Tim Butara: I love it. I love it.

Anton Skornyakov: Yeah. Yeah, same here, and it's typically not so good if you buy it at the supermarket. So at some point I learned to do it, and the first time I've done it, so if you've ever done this, there's, this is a dish, it requires a lot of steps, and in the end, there is this moment when you put the biscuit into some coffee and liquor mixture. And so, you might think, well, I mean, you have, you have a great recipe, right? You can find a lot of recipes for tiramisu. They're very detailed. They will tell you everything. 

But if you do it for the first time, at least when I've done it for the first time, and I've heard of other people who had the same experience, that at some point, at the very end, you put your biscuit into this coffee and you let it soak for too long. Because that's what you normally do. You don't know that the biscuit is very easily soaked. 

So, you leave it there for too long, you put your tiramisu together and what you end up having is a mush, mass... that is tasty, and I guess your family and friends would still enjoy it. But if it was a product that you would give to a customer, you know, you couldn't sell that. That's not something you would present to a customer who actually, you know, ordered tiramisu from you. 

So with this example, what I just want to say is, every time you do something small, every time you do something for the first time, and most organizations do something for the first time, you are dealing with some form of unpredictability. 

In fact, you had, you had a guest here at the podcast. I've heard Jack skills, who was talking about unmanaging processes and organizations and reducing the amount of time spent in management. And he also says that all projects are actually a result of something new. Actually, that's an interesting point of view, because so far I've heard of people saying unpredictable projects, but the fact that all projects are dealing with something new, was new to me.

And the interesting part is whenever you deal with unpredictable things, you need to expect to be able to adapt. Right? And the moment when you are not expecting to adapt, you are trying to be as efficient as possible. And efficient means trying to achieve a fixed goal with the minimum amount of resources and time that you invest.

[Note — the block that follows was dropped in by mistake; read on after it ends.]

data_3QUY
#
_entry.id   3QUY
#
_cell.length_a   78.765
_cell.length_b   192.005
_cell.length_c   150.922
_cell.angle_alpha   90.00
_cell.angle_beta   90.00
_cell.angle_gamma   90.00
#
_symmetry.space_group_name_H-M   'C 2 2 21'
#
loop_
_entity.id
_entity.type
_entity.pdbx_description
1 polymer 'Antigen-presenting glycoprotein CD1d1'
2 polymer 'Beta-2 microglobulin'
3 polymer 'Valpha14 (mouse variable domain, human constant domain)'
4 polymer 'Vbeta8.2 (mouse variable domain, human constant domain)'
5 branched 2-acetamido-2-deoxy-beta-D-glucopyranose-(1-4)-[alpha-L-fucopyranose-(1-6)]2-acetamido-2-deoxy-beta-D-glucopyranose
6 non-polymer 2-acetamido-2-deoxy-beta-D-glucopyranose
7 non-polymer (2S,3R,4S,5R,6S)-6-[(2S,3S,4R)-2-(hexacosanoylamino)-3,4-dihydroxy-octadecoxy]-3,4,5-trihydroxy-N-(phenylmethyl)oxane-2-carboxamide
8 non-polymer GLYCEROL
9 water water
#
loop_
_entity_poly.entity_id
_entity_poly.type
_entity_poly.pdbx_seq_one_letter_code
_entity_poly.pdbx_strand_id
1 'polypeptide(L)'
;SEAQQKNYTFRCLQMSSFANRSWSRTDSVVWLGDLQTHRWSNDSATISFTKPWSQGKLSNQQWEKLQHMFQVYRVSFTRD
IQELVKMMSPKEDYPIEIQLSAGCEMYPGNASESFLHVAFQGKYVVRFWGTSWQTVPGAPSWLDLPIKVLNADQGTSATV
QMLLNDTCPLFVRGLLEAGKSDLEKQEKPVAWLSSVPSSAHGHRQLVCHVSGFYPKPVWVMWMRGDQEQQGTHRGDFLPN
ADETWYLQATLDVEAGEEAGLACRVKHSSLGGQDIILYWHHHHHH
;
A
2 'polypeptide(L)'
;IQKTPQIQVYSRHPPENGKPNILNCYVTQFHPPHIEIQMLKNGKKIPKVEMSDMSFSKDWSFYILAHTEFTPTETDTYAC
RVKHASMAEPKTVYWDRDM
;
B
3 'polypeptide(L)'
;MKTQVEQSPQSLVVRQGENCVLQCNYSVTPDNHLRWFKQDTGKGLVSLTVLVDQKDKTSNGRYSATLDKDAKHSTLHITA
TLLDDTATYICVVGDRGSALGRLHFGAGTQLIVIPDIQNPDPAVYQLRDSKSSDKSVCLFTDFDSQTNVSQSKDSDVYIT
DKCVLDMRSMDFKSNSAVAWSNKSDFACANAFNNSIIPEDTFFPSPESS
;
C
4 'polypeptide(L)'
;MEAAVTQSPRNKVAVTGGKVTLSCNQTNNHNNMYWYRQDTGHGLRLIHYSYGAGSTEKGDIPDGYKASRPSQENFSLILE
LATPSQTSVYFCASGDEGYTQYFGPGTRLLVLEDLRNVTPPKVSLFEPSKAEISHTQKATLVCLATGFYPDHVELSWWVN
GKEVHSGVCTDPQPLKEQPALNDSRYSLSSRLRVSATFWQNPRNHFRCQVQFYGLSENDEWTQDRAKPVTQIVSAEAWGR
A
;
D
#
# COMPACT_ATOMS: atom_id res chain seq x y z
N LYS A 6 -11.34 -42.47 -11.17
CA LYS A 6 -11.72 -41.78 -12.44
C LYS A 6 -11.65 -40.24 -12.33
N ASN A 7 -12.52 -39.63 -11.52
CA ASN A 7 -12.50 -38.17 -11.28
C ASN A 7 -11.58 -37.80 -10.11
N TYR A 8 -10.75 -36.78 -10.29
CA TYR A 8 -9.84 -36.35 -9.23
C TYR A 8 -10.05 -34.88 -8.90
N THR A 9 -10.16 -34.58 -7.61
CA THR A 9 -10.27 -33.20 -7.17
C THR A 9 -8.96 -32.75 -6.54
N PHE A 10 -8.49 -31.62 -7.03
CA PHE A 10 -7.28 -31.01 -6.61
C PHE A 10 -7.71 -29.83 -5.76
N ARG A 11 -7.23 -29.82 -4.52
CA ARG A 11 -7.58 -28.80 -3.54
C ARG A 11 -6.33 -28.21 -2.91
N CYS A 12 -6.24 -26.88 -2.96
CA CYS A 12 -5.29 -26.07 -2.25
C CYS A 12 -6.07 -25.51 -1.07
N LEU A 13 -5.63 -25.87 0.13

Right? That's an important distinction between effective, because efficiency is something we call the minimal economical principle. You have a fixed goal, you try to achieve it with a minimal amount of resources. While effectiveness is actually maximum economical principle. It means that you're trying to achieve a maximum result with a fixed amount of resources.

Right? And it's a very, you know, economic basics 101, but in most organizations, we're trying to kind of maximize the impact with minimal resources t,hat doesn't work. You can only maximize one or minimize one. You can optimize only, always only for one goal. And when you assume that you are dealing with a fixed goal, what happens is, and we come back to this horizontal and vertical slicing.

Imagine you have a fixed scope for your dinner, which of the two lists that I just gave you would help you to maximize efficiency? It's typically the horizontal list because that allows you to say, oh, so let's peel and boil all the potatoes for all the three dishes that we have with potatoes. Let's cut all the vegetables at this one table. So, and it's way more efficient. 

And this is actually how professional restaurant kitchens are organized. Right? You have a station there where everything is cleaned and peeled. Another station where meats are cut. Because in a restaurant you know that you have to prepare the same dish 50 or 100 times in the evening. Right? That's a different thing when you're preparing a private party. 

So when you are doing something that is, where you expect some kind of surprise, that's what we call unpredictable in projects, and when we do that, we cannot, or we kind of have a difficulty with going for efficiency.

Because imagine we kind of tried to optimize everything, so we boiled the potatoes for three different dishes, but now the surprise happens and our guests turn up two hours earlier. Right? 

Now we have to kind of reduce our dishes. What if we reduce one of the potato dishes? Suddenly what happens is we actually peeled potatoes and cooked potatoes that we are not going to use at all. So we create a lot of waste. 

Tim Butara: Yeah, I remember all of these examples from the book. I loved all of them. Just perfect analogies for something maybe less tangible for listeners to get a grip on. And I love the distinction between effectiveness and efficiency. I think that that was one of the things that I really wanted to discuss with you because they often get confused.

They're like, almost buzzwordy or like, oh yeah, you should be efficient. You should be effective. But you've just demonstrated and highlighted and made a very strong point that they're not actually the same thing, that they vary greatly. 

And also I appreciate you giving the shout out to Jack Skeels. I also loved recording the episode and chatting with him. So it's nice to hear that it's resonated with other listeners as well as guests. 

Anton Skornyakov: You have, you have great choice of guests, but let's, let's move on with the, with the topic, I guess. Yeah. Well, if effectiveness, I don't want to say efficiency is impossible, but if you, when you start with a project, you need to be clear on where you have your parts that may offer surprises.